I do not cite this to have a cheap shot at Sir Martin, but to allow for a clear perspective on how certain individuals can affect public services. I saw a move from "it doesn't really matter who delivers the service so long as it's a good service" philosophy through to a "public bad - private good" mantra and on to dangerous failure.

Oakwood should be brought back into public ownership, but if the government has its way the damage caused by privatisation in the prison service will live on and get worse.

Reducing wages across all public services has been aided by privatisation. The losses to the prison service of staff with huge levels of experience will not be rectified by poorly trained, badly paid recruits.

Unless and until an incoming government accepts the need to end this foolish capitalist adventure, there will be riots, there will be injuries , there will be further crime and tragically there will be deaths.

This version of this article was first posted on the Socialist Party website on 13 January 2014 and may vary slightly from the version subsequently printed in The Socialist.

Why not click here to join the Socialist Party, or click here to donate to the Socialist Party.

Related links:


triangle4,800 young people hurt after officers 'restrain' them

triangleRate of black imprisonment worse than US

trianglePrison deaths scandal

triangleAction needed to defend workers at the sharp end of prisons crisis


triangleSchool staff strike against privatisation


triangleThe Socialist inbox

triangleSheffield trees campaigner sentenced to prison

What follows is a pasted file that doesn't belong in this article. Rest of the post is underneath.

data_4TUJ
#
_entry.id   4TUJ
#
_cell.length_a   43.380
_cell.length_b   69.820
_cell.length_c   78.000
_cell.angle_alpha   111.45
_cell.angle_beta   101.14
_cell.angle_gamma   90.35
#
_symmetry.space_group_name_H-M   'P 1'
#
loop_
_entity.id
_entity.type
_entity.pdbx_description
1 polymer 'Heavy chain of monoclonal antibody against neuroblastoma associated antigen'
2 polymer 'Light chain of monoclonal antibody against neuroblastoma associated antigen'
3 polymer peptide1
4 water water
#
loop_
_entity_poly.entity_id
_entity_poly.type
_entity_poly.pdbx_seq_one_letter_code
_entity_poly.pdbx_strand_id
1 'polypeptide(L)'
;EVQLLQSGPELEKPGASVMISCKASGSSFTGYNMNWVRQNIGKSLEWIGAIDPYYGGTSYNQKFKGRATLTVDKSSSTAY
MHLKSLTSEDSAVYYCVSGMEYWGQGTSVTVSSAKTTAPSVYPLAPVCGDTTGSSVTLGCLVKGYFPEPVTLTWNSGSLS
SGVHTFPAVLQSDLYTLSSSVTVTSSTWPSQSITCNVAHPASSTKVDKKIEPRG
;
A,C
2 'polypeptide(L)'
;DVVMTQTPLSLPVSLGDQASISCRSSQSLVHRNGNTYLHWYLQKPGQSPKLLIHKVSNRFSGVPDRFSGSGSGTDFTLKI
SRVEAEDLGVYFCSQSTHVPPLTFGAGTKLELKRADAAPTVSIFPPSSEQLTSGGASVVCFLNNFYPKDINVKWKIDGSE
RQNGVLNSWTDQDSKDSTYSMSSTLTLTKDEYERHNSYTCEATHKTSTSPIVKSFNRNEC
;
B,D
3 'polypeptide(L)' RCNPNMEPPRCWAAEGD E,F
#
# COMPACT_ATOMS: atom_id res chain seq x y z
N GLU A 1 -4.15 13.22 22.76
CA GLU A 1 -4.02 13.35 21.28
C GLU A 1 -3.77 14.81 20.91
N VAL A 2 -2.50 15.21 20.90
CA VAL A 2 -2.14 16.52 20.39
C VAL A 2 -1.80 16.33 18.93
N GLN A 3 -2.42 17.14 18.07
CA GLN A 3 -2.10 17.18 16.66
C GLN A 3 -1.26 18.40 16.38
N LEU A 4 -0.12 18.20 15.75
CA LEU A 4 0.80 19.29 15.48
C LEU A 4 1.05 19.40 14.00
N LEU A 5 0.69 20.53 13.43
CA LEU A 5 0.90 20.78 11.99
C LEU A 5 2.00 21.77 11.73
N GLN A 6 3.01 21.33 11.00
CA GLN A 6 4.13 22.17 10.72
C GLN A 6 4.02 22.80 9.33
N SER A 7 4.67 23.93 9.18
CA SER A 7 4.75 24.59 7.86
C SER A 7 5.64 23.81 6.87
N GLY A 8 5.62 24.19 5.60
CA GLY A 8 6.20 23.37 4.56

triangleSheffield Labour council threatens peaceful protesters with prison


triangleNationalise to save jobs at BAE Systems

triangleNasty party out the Tories

Reports and campaigns

Reports and campaigns



Anti-DOO lobby of Liverpool's transport committee



Unite protest against blacklisting


Donald Trump

Mobilise to stop bigoted billionaire Donald Trump's state visit to Britain



Arriva bus strikers stand firm



BT pensions review - oppose the attacks on the pension schemes



Driving examiners walkout hits first day of new test



School staff strike against privatisation



Brutal rail privateer Abellio takes over Midlands rail services



PCS Left Unity celebrates 40th anniversary at annual conference


North Yorkshire

Court maintains injunction against fracking protesters


Waltham Forest

Waltham Forest Universal Credit protest



Coventry Socialist sales hit 1,000



TUSC conference to debate 2018 elections



Liverpool John Moores Uni landslide for Socialist Students



Plans to launch no-cuts campaign at Kirklees College

triangleMore Reports and campaigns articles...

Join the Socialist Party
Subscribe to Socialist Party publications
Donate to the Socialist Party

triangle8 Dec Local government pay: fight for the full 5% claim

triangle6 Dec Strikers rally in Liverpool

triangle6 Dec Corbyn's Labour can defeat Tories with socialist programme

triangle5 Dec Victory at Glenfield shows people power can save our NHS

triangle5 Dec Labour council Blairites deselected

triangle30 Nov Victory: Glenfield Children's Heart Centre saved!

triangle30 Nov Dramatic retelling of Grunwick strike

More ...

triangle13 Dec Caerphilly Socialist Party: Are we heading for an era of war?

triangle14 Dec Wakefield Socialist Party: Universal Credit - the Tories' latest assault on the poor

triangle18 Dec Leeds Socialist Party: Religion and Socialism

triangle19 Dec Bristol North Socialist Party: Christmas social

More ...

Socialist Party Facebook page
Socialist Party on Twitter
Visit us on Youtube



December 2017

November 2017

October 2017

September 2017

August 2017

July 2017

June 2017

May 2017

April 2017

March 2017

February 2017

January 2017





















Platform setting: = No platform choice